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Video Game / Nevermind

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Nevermind is a psychological adventure-horror game created by developer Flying Mollusk. You are the newest employee at a company called Neurostalgia, which specializes in treating trauma patients with repressed memories by directly entering their subconscious to discover the root of their issues. Your job is to enter the client's mind, a role called "Neuro-Probing," and to explore the landscapes created by each patient's consciousness in order to uncover the truth of what happened to them.

The game is available for purchase on Steam here.

Nevermind contains examples of:

  • Addled Addict: Client #418 seems to have become this.
  • Ate His Gun: Client #251's father did.
  • Awful Truth: The premise centers around this trope - each client has some sort of horrible experience that they have somehow forgotten or repressed, and it is your job as the Neuro-Prober to uncover it.
  • Bastard Boyfriend: While the gender of Client #909's partner is never specified, that they in essence turned out to be this was the trigger for her development of agoraphobia - initially seeming sweet, they turned increasingly controlling and bullying, culminating in them stalking her and brutally killing her pet bird with a pair of scissors as "punishment" for a perceived transgression.
  • Featureless Protagonist: The doctor, who is meant to represent you, is never seen, and the clients are also never directly seen, though vague depictions in the photographs can hint at their appearance.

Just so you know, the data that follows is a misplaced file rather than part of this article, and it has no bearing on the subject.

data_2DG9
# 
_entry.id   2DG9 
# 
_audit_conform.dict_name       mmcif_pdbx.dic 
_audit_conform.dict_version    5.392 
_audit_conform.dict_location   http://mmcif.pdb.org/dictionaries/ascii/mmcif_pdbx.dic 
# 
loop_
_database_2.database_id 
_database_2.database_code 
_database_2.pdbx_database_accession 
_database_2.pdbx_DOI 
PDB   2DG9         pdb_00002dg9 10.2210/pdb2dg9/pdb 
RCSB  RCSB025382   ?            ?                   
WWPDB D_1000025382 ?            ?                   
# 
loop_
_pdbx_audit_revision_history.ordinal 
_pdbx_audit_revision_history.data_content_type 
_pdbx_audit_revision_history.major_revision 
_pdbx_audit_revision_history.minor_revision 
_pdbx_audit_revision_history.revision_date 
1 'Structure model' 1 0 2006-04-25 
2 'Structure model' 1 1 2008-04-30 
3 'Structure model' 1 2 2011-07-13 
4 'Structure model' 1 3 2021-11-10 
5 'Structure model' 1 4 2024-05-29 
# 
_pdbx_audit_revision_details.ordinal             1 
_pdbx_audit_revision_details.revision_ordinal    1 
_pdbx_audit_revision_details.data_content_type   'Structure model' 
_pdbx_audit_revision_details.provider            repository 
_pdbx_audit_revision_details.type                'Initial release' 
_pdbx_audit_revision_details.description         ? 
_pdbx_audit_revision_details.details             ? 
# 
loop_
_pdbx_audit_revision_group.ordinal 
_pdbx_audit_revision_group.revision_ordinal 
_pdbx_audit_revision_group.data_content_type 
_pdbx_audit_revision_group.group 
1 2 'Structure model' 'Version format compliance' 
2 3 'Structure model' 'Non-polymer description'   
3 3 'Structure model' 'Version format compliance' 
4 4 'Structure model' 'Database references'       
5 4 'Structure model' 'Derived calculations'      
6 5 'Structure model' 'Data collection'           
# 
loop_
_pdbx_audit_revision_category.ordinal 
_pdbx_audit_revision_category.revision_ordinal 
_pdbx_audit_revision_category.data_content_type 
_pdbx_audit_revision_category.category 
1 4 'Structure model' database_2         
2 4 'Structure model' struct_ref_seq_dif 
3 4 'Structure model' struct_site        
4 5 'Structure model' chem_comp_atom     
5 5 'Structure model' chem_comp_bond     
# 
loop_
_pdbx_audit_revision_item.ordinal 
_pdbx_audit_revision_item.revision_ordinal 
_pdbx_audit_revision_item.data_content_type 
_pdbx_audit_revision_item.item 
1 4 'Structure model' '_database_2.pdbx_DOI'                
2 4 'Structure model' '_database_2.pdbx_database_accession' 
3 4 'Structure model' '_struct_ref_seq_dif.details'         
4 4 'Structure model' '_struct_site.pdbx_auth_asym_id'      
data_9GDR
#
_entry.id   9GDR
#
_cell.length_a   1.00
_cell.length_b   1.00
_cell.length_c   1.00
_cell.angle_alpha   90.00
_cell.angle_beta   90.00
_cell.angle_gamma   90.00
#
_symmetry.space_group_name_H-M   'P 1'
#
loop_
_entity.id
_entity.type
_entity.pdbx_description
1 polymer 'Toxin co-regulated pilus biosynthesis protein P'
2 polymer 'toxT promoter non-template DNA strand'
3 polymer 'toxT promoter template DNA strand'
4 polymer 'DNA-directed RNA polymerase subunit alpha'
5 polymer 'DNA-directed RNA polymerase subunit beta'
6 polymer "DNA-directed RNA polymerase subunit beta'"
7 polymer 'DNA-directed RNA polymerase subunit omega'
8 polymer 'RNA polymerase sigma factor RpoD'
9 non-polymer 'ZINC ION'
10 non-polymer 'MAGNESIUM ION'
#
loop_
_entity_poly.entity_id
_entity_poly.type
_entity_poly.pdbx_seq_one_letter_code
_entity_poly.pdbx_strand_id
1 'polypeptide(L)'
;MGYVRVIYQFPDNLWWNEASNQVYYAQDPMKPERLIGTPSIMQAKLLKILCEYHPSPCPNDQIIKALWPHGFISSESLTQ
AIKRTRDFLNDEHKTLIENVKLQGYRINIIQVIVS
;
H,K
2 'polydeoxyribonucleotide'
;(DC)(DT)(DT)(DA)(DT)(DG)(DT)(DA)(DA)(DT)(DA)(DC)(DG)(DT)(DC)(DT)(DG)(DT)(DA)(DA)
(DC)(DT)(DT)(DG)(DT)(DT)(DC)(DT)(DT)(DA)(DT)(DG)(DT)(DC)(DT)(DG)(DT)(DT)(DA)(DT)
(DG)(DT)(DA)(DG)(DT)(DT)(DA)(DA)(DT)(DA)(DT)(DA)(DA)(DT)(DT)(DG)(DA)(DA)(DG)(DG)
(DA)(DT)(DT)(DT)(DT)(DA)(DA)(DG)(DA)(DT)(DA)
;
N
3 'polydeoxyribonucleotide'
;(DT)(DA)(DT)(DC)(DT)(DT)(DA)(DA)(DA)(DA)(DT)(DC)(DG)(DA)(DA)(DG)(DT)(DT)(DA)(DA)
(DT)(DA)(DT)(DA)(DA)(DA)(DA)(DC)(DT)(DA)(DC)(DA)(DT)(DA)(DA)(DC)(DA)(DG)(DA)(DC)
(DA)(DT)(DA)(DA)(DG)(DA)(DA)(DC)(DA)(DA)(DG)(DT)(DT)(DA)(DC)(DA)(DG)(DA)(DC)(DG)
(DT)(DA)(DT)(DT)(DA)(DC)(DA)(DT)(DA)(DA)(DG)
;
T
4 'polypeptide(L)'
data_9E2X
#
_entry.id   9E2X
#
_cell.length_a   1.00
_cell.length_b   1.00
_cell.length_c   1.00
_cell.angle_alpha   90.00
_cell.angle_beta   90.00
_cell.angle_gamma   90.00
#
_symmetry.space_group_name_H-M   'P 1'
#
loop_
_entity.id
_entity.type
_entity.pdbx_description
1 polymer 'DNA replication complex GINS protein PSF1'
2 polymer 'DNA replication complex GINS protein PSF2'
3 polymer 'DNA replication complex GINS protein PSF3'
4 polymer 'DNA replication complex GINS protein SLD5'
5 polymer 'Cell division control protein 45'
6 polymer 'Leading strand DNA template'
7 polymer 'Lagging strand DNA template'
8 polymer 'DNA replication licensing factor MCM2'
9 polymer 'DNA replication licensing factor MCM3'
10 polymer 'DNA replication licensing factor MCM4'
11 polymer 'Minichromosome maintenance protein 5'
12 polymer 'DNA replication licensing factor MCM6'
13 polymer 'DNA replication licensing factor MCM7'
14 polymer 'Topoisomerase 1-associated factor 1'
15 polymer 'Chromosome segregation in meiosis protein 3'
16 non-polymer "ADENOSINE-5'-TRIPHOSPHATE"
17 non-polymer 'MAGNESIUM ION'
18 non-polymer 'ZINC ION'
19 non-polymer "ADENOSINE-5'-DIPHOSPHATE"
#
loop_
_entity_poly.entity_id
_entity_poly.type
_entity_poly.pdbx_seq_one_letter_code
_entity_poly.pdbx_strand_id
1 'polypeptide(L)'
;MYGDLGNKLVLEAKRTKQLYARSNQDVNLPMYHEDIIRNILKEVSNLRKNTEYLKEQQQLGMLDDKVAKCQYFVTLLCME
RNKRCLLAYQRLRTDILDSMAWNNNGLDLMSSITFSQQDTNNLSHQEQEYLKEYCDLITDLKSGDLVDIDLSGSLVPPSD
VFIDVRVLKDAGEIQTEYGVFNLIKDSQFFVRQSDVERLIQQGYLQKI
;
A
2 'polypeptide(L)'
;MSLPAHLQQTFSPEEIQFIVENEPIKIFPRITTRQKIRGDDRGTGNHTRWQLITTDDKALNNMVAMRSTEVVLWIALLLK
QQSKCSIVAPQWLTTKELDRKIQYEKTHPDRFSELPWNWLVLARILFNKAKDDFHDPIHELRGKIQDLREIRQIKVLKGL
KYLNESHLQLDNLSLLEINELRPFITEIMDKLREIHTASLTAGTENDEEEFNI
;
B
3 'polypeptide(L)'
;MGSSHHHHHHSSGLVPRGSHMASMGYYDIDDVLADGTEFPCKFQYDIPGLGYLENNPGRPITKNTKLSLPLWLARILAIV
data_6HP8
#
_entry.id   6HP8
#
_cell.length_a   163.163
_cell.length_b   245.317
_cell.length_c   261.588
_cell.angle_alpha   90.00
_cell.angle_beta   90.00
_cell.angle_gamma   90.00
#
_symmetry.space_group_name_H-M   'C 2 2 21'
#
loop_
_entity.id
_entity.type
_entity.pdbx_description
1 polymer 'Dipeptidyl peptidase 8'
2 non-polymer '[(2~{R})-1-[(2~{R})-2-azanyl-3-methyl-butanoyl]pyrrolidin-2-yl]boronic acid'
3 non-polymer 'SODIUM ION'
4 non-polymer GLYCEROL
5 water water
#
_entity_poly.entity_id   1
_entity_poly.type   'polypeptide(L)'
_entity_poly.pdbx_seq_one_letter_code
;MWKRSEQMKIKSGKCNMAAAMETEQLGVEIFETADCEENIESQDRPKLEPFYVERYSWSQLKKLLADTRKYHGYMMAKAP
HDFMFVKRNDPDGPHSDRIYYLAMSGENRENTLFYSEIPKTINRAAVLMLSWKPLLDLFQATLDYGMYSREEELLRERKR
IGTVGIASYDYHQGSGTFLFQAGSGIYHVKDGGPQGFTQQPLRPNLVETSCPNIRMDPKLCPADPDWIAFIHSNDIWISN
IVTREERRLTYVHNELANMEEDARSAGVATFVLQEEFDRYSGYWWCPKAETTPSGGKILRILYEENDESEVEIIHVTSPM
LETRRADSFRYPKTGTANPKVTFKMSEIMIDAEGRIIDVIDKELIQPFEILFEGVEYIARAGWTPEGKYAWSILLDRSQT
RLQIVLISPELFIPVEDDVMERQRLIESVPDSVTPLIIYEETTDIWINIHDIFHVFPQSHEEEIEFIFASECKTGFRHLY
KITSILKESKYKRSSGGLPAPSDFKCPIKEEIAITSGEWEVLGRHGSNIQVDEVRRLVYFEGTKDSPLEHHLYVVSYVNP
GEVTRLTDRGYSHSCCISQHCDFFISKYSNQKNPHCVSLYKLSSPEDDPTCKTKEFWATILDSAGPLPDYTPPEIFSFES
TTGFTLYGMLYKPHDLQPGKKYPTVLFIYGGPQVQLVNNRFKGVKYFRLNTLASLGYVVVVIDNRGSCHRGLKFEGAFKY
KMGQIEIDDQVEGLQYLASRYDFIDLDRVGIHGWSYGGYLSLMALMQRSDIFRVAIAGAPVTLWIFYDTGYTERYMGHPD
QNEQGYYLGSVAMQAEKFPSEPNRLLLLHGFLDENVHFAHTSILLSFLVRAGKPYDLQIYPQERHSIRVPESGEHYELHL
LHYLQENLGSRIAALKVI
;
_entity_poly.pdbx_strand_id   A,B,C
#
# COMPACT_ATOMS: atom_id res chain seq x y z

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  • Ghost City: Client #418's landscape is one.
  • Hell Is That Noise: The car horn from Client #251's landscape.
  • It's All My Fault:
    • Client #251's scopophobia stems from her belief that she somehow contributed to her father's death, and that not only did her father stare at her just as he killed himself, but everyone who encountered her knew and was judging her.
    • Client #909 came to blame herself for the abuse that she started suffering in her relationship, telling herself that everything would be fine if she would only "do everything right" from her partner's perspective.
  • No Name Given: None of the clients are referred to as anything but their patient numbers. After you complete each's mindscape, they send you a signed thank-you card, but the signatures are all of the "super-freehand and impossible to interpret" variety.
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  • The Perfectionist: Client #440's main issue.
  • Red Herring: While you find ten photographs in each mindscape, only five of those photographs are related to unlocking each client's Awful Truth. The other photographs do give you more details on each client's full story and they're not unrelated to what each of them's most-immediately contending with (e.x., it's implied that Client #418 already had emotional issues and difficulty relating to others before his PTSD), but they're not needed for solving each stage's final puzzle.
  • Shell-Shocked Veteran: Client #418 is this.
  • Solve the Soup Cans: Due to the symbolic nature of the landscapes, many puzzles become this.
  • Transgender: Client #909 is a trans woman. Her insecurities over it are among the major points that her partner hung over her head and attacked as "weak spots".
  • Whole Plot Reference: The tutorial client is one to Hansel and Gretel, which comes into play when determining which photographs tell the truth and which do not.
  • World of Symbolism: Invoked, as each world is the client's subconscious.
  • You Are Not Alone: An element of Client #418 and Client #909's respective recoveries - in their post-level monologues, Client #418 states that despite his previous feelings of alienation, he finally feels ready to accept real help from others, and Client #909 mentions having a strong base of friends to help her move on from her insecurities and trauma.

Example of: